While Democrats focus on questions of voter suppression, deliberate efforts to undermine the integrity of American democracy continue unabated. Anti-Trump politicians within the GOP are being steadily forced from office and silenced. The disinformation campaign conducted by Trump, his acolytes, conservative groups, and profit-seeking media corporations has been successful in influencing public opinion: Almost 50 million Republicans believe that Biden was not lawfully elected.
Most disturbingly, laws are being rewritten by Republican majorities in swing states that would dismantle the election certification systems that resisted enormous pressure from Trump in 2020.
In Arizona, for instance, the state legislature passed a law that forbids the Democratic Secretary of State from taking part in election lawsuits. They are also considering a bill that will allow them to revoke an election certificate by majority vote, eliminating the traditional certifier of results and giving the Republican-controlled legislature near unlimited authority to overturn the popular vote.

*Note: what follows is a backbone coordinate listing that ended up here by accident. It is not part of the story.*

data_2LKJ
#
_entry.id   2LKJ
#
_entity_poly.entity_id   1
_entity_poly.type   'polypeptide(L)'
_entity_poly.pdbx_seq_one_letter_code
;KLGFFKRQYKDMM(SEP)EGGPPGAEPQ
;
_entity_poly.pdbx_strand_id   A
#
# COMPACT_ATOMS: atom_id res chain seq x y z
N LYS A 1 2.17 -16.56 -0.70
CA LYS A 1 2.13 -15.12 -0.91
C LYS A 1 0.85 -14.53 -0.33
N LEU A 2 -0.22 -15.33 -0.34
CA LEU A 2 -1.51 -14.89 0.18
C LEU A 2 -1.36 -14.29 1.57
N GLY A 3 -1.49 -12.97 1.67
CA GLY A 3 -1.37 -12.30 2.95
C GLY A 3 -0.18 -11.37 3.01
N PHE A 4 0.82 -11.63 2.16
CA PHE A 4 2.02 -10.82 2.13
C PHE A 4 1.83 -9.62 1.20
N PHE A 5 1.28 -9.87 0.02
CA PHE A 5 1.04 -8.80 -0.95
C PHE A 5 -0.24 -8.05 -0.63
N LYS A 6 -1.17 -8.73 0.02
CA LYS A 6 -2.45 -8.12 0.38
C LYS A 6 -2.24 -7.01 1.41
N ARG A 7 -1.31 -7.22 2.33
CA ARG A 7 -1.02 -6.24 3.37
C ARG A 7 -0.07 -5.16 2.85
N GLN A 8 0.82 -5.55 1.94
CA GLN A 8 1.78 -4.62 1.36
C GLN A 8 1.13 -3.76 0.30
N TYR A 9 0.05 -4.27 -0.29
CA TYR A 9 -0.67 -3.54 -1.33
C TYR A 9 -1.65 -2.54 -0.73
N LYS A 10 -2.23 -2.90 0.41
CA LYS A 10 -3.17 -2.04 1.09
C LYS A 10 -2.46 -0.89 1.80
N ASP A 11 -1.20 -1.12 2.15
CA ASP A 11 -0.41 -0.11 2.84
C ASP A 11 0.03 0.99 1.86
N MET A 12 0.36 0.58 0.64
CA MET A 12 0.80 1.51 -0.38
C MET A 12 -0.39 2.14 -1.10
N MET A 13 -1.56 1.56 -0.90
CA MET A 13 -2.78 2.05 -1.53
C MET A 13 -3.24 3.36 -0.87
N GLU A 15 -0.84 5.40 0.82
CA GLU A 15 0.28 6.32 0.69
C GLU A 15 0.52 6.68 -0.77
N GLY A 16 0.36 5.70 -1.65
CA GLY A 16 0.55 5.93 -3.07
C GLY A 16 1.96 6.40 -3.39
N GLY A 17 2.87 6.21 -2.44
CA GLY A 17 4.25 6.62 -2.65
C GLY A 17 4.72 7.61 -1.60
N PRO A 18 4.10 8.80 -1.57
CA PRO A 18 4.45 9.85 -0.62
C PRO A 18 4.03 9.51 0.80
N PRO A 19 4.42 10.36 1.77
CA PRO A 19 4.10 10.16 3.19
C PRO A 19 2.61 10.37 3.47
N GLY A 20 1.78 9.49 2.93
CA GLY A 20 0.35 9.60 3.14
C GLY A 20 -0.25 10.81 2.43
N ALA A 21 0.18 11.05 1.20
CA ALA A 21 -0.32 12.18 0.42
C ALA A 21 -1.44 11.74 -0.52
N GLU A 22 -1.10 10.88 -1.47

Republicans like Georgia Secretary of State Brad Raffensperger who certified Biden's victory have meanwhile been targeted by Trump’s political machine. Raffensperger faces well-funded primary opposition from a candidate who vocally believes that the election was stolen, and the legislature has dislodged him from the state’s voting board, depriving him of any real authority in future elections.
Moreover, the Georgia legislature has given itself the authority to fire local election boards, effectively allowing them to eliminate locally selected personnel in Democratic-controlled counties and replace them with party loyalists. Trump allies are easily scoring victories on local election boards that are seldom, if ever, competitive.